Though alimony is a relatively common matter that must be resolved when two Falls Church residents divorce, it is not always a part of every Virginia divorce. That is because alimony is discretionary for the courts to award and not a mandatory part of ending a marriage. In general, a divorce will include alimony negotiations and deliberations if one of the parties truly needs it to get through their post-divorce life.
Alimony may be awarded if one spouse was the only income-earner during a marriage and the other will have no source of financial support once they are divorced. It is often awarded when long-term marriages end because recipients are less likely to be able to get themselves back into the work force to make their own money. Additionally, alimony may be awarded when a person cannot work due to illness, injury, or another ailment.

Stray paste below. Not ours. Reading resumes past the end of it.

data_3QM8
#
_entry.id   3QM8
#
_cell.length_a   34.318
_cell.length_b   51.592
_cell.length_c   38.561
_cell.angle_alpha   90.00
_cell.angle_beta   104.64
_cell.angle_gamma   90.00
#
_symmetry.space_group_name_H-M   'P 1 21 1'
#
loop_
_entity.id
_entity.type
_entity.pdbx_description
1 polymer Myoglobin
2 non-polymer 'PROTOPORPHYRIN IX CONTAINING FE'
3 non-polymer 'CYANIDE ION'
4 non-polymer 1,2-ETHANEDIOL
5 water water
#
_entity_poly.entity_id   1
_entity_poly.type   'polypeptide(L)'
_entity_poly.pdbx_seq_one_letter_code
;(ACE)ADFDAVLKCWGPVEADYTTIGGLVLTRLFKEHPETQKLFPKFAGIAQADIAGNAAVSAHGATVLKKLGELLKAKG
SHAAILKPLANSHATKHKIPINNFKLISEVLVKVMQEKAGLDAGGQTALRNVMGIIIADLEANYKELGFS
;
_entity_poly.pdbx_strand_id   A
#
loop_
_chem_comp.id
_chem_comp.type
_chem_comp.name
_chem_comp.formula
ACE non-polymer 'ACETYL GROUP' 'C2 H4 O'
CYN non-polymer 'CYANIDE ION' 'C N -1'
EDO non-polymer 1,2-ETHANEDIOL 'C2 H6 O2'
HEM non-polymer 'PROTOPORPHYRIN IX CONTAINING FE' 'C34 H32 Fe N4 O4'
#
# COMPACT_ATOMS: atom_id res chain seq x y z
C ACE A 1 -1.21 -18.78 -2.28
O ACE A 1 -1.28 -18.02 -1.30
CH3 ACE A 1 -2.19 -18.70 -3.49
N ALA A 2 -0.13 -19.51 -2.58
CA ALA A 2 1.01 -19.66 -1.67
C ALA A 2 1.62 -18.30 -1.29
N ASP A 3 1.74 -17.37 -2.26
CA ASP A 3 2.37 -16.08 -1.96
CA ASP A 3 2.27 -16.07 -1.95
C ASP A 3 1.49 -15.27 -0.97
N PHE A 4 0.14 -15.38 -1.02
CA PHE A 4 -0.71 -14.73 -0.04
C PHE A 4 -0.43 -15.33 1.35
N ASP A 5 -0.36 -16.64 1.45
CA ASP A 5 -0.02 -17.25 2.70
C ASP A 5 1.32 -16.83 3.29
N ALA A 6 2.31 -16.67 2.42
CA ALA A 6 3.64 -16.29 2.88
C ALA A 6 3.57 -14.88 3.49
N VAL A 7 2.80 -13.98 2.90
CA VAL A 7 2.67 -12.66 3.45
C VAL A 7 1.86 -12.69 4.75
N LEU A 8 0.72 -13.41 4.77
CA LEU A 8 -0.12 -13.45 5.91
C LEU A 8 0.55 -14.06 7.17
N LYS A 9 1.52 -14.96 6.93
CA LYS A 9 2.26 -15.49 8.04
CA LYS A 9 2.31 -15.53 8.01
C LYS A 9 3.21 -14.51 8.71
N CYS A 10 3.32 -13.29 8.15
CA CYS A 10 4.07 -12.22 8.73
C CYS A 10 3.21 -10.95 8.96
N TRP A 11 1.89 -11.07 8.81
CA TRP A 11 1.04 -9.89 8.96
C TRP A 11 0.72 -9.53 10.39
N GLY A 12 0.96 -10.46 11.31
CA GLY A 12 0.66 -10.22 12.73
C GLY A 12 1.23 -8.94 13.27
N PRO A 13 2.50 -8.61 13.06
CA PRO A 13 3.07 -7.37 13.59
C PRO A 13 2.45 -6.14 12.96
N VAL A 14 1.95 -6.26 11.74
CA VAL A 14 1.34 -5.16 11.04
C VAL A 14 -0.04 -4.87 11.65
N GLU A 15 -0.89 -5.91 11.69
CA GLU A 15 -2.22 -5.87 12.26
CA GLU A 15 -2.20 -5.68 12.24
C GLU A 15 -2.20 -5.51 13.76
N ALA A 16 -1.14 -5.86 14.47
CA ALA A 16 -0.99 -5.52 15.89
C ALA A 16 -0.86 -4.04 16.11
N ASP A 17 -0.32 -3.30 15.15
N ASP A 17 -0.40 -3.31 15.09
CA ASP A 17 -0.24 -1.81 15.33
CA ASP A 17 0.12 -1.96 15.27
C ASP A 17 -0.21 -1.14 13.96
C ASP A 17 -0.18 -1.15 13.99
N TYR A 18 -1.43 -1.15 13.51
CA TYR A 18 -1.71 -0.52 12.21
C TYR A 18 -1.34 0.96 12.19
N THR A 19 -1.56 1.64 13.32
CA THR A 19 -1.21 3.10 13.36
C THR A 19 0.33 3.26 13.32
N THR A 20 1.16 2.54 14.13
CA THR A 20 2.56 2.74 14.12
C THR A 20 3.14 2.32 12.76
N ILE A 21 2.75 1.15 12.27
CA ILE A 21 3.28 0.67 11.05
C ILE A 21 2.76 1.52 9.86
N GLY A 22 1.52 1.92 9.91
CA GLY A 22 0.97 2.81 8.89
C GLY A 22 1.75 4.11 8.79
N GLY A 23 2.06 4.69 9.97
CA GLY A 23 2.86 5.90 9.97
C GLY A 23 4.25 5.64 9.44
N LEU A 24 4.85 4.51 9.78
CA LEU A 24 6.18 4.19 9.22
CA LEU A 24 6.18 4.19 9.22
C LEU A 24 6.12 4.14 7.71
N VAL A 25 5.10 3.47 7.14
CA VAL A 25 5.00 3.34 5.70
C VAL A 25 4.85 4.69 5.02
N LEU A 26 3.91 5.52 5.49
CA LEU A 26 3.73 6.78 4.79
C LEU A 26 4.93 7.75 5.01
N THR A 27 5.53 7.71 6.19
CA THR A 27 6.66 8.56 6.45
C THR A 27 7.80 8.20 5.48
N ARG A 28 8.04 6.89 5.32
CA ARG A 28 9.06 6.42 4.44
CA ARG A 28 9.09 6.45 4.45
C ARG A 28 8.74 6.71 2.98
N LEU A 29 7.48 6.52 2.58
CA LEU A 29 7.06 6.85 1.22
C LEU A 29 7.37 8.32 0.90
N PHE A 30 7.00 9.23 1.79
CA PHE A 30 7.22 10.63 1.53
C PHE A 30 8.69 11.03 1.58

For readers who are attempting to determine if alimony will be relevant to their divorces, the following considerations may be helpful to work through with the help of family law and divorce attorneys. The incomes the parties earn, the ages and health of the parties, and the financial needs of the individuals are all important. So are the extent to which the partners helped each other obtain higher education or advance in their careers, the impact raising kids did or will have on the parties capacities to work, and many other case-specific factors.
There is no guarantee that alimony will be awarded when two Virginia residents prepare for their divorce. Individuals who believe that they should receive it must build compelling cases based on evidence to prove their needs. Their attorneys can help them as they work through these and other divorce-related issues.